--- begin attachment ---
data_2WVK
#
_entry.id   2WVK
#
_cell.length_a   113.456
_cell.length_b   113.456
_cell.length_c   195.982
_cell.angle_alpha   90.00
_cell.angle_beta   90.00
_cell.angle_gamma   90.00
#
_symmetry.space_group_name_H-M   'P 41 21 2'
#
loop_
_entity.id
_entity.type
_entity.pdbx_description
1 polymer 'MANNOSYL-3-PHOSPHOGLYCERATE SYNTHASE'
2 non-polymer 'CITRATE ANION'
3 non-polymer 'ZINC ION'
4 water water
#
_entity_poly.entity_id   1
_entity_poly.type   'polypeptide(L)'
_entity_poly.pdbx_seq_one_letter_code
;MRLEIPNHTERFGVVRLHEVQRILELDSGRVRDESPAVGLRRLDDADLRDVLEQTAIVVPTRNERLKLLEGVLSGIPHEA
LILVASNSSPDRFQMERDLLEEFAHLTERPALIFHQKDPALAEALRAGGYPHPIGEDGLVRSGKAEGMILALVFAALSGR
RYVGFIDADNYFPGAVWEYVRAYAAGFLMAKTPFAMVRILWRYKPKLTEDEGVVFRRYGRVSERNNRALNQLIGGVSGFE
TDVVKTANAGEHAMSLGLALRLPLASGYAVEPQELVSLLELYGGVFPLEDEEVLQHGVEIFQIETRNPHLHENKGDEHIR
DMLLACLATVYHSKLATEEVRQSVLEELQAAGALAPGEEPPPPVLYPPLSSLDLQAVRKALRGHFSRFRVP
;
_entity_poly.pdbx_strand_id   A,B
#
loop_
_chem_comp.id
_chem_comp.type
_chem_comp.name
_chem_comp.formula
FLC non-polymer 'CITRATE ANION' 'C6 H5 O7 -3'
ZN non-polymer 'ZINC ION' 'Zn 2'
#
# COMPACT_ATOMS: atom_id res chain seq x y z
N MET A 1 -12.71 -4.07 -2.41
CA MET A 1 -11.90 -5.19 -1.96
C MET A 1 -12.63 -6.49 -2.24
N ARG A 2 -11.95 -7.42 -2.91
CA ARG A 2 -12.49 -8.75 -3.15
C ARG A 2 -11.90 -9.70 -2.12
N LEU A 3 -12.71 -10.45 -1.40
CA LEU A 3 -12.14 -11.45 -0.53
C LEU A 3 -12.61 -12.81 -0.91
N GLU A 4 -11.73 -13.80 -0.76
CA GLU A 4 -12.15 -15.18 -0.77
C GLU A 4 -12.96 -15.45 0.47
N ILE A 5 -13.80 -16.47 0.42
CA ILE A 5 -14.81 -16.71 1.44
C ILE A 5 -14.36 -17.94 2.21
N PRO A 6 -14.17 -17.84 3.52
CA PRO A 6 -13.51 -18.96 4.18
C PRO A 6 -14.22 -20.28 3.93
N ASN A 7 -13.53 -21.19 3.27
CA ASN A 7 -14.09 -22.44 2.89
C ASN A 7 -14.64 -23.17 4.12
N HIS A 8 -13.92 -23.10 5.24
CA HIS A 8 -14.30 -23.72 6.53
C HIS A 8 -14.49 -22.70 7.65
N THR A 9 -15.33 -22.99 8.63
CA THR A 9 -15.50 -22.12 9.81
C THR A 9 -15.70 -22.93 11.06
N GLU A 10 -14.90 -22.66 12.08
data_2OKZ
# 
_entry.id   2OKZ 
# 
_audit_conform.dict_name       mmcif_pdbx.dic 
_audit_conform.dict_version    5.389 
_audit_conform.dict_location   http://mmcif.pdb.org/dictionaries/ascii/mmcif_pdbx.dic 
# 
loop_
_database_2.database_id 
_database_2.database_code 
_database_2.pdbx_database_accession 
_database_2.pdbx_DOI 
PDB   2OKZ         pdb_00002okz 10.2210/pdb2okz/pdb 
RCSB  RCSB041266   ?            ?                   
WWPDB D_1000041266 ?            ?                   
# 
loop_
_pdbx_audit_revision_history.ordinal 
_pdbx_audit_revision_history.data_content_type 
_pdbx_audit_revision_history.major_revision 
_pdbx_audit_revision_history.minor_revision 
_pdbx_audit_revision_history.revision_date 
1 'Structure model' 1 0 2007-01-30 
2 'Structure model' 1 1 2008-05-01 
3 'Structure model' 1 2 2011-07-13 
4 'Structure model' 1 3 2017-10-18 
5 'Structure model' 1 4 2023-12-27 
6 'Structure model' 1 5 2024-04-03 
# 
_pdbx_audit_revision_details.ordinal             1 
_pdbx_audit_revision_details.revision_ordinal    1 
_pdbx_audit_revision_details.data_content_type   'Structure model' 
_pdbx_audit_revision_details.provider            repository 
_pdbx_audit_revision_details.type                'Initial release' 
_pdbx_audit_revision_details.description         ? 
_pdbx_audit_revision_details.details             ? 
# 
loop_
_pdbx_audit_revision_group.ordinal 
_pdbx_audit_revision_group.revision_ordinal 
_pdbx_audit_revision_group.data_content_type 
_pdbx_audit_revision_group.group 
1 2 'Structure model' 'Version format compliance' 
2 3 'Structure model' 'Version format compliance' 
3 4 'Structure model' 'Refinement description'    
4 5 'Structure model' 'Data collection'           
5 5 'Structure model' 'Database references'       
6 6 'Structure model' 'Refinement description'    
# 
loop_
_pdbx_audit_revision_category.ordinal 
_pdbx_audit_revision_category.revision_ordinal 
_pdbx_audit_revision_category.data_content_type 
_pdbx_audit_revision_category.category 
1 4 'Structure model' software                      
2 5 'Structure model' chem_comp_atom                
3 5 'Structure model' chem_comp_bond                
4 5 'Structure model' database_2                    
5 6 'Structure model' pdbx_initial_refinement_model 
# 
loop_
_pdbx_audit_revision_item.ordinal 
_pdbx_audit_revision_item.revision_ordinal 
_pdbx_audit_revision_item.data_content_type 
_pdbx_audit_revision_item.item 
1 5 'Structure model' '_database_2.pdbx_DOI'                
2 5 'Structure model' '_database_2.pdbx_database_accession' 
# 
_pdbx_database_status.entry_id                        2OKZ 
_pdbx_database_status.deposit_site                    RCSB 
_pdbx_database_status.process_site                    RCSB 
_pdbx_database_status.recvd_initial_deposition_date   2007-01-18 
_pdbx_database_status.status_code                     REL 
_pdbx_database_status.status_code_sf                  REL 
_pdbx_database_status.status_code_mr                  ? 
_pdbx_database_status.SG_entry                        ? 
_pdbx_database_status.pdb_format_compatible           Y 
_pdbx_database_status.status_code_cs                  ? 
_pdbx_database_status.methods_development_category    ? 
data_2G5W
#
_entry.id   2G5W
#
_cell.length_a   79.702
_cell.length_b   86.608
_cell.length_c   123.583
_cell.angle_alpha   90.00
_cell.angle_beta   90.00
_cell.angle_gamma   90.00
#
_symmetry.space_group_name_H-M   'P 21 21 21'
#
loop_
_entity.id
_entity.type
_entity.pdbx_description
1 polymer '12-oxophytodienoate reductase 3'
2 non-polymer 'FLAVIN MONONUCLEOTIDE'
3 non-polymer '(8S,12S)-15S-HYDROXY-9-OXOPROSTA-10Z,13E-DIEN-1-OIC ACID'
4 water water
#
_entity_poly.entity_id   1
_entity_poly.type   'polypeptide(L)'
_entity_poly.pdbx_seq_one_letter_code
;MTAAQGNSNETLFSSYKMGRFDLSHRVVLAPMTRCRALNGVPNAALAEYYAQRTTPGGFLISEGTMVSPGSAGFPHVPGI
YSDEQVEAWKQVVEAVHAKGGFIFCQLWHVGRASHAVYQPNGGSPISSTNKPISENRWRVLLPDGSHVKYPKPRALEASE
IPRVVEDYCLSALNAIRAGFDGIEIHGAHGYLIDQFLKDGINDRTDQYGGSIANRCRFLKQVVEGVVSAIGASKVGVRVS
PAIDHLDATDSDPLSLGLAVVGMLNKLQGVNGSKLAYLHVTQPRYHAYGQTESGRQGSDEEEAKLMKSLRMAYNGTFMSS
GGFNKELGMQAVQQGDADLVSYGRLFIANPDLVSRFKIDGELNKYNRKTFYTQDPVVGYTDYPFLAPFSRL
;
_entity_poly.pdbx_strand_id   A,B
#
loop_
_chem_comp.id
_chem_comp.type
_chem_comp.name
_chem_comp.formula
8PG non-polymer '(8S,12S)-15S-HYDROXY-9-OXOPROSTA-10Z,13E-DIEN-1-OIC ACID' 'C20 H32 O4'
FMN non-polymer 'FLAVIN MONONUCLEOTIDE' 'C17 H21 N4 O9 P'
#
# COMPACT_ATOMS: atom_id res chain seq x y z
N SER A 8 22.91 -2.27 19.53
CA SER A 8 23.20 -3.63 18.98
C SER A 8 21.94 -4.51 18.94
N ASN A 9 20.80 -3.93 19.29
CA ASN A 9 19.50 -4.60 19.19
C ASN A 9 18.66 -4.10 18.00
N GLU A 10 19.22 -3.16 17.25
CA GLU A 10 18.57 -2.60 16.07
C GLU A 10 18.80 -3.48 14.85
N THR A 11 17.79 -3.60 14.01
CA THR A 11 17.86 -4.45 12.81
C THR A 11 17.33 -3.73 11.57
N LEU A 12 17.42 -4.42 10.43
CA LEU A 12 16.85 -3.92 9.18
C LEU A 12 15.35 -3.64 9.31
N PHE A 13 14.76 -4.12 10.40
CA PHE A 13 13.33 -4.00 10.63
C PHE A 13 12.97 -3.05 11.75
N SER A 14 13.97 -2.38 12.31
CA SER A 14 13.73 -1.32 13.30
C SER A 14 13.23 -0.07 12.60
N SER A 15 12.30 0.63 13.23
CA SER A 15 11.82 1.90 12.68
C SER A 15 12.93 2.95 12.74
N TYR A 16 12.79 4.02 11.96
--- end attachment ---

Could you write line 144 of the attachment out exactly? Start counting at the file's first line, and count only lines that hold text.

_pdbx_database_status.status_code                     REL 